Being John Malkovich
Astralwerks (ASW 48768)
Release Date: 1999
Conducted by Carter Burwell
Music from this album has been used in 1 trailer(s). Click to view which ones!
|1.||Amphibian - Bjork|
|2.||Malkovich Masterpiece Remix - John Malkovich|
|5.||You Should Know|
|11.||Love On The Phone|
|14.||To Be John M|
|16.||Allegro - Bella Bartok|
|17.||Carter Explains Scene 71 To The Orchestra|
|18.||Lotte Makes Love|
|21.||Amphibian (Film Mix) - Bjork|
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|by James Barry
on May 10th, 2003
Being John Malkovich was my favorite film of 1999, and I'm sure I'm not the only person who feels this way. Even those who didn't care for it must acknowledge it's very uniqueness it's very much a one-of-a-kind movie-going experience. Spike Jonez was able to make the smooth transition from directing music videos to a full-length motion picture with ease, and in the transition, the music involved was still key.
The film does not represent a new direction for Carter Burwell, but instead a determined study and expansion of musical language and ideas that he's been working on for about as long as he's been scoring for films. The cues are short, the orchestration sparse, and the melodies simple but even so, one never feels as though one is hearing simply "filler" music. Working with a chromatic consonance that worked so effectively in Gods and Monsters, Burwell creates a melody that is at first almost forgettable in it's simplicity, but over the length of the score, becomes haunting and inexorable from one's mind.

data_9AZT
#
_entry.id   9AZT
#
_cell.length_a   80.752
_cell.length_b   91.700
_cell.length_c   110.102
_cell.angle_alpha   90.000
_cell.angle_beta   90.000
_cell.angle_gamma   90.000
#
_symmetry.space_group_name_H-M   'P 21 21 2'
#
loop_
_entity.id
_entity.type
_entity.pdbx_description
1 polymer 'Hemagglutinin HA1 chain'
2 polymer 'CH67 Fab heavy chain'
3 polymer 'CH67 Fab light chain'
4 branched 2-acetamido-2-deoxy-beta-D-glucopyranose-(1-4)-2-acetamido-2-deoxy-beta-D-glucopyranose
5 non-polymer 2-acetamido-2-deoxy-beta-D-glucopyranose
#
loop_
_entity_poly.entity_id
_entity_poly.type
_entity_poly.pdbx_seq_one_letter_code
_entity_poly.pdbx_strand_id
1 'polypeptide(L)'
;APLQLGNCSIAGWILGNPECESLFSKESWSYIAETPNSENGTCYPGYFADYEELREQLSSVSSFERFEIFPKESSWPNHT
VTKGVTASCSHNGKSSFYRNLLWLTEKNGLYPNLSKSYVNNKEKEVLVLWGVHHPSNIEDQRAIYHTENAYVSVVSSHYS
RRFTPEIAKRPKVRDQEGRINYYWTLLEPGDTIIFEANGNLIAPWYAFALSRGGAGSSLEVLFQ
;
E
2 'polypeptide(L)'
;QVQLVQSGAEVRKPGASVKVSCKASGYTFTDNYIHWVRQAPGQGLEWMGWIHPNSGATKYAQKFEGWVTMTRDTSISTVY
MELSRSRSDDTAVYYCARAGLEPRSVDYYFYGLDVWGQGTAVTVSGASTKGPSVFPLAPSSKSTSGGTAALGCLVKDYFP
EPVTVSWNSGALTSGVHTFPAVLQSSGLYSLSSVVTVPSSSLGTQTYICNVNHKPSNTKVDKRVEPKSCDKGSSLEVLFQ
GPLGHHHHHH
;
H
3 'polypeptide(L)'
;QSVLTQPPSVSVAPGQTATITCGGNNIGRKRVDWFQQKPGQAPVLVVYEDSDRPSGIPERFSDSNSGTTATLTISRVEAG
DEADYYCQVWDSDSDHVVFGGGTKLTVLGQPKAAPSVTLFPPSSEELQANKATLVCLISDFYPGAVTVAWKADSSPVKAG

This minimalist scoring technique is best heard in the first score cue on the album, "Puppet Love," and the film's finale, "Future Vessel" (a cue that made the end credits worth staying for!). Though heard only a few times over the course of the album most notably in "Lotte Makes Love" Lotte's theme is quite beautiful; a rising seventh-chord sequence that could go on to infinity.
There's more to the album than the score, though, and in this case, it's well worth paying attention to. Though Bjork's "Amphibian" is not exactly my cup of tea, it is tolerable, and I'm sure that it will grow on me upon more listening. The "Malkovich Masterpiece Remix" is reminiscent of one of the funniest scenes in the film, even if a bit annoying at times. Bartok's "Allegro" is a wonderful piece of music, used to great effect in the film, and should encourage the listener to seek out a full recording of "Music for Strings, Percussion, and Celeste". Finally, "Carter Explains Scene 71 to the Orchestra" is a very entertaining track which, in it's brevity, covers all that is in it's a title a pleasant surprise.
All in all, a wonderful album - even down to the photo on the inside flap of the package. Burwell has proven yet again his mastery of the art of subtle scoring for somewhat less-than-subtle films, and as it did with what could be called it's companion score, Gods and Monsters, Being John Malkovich makes a brilliant film that much better.
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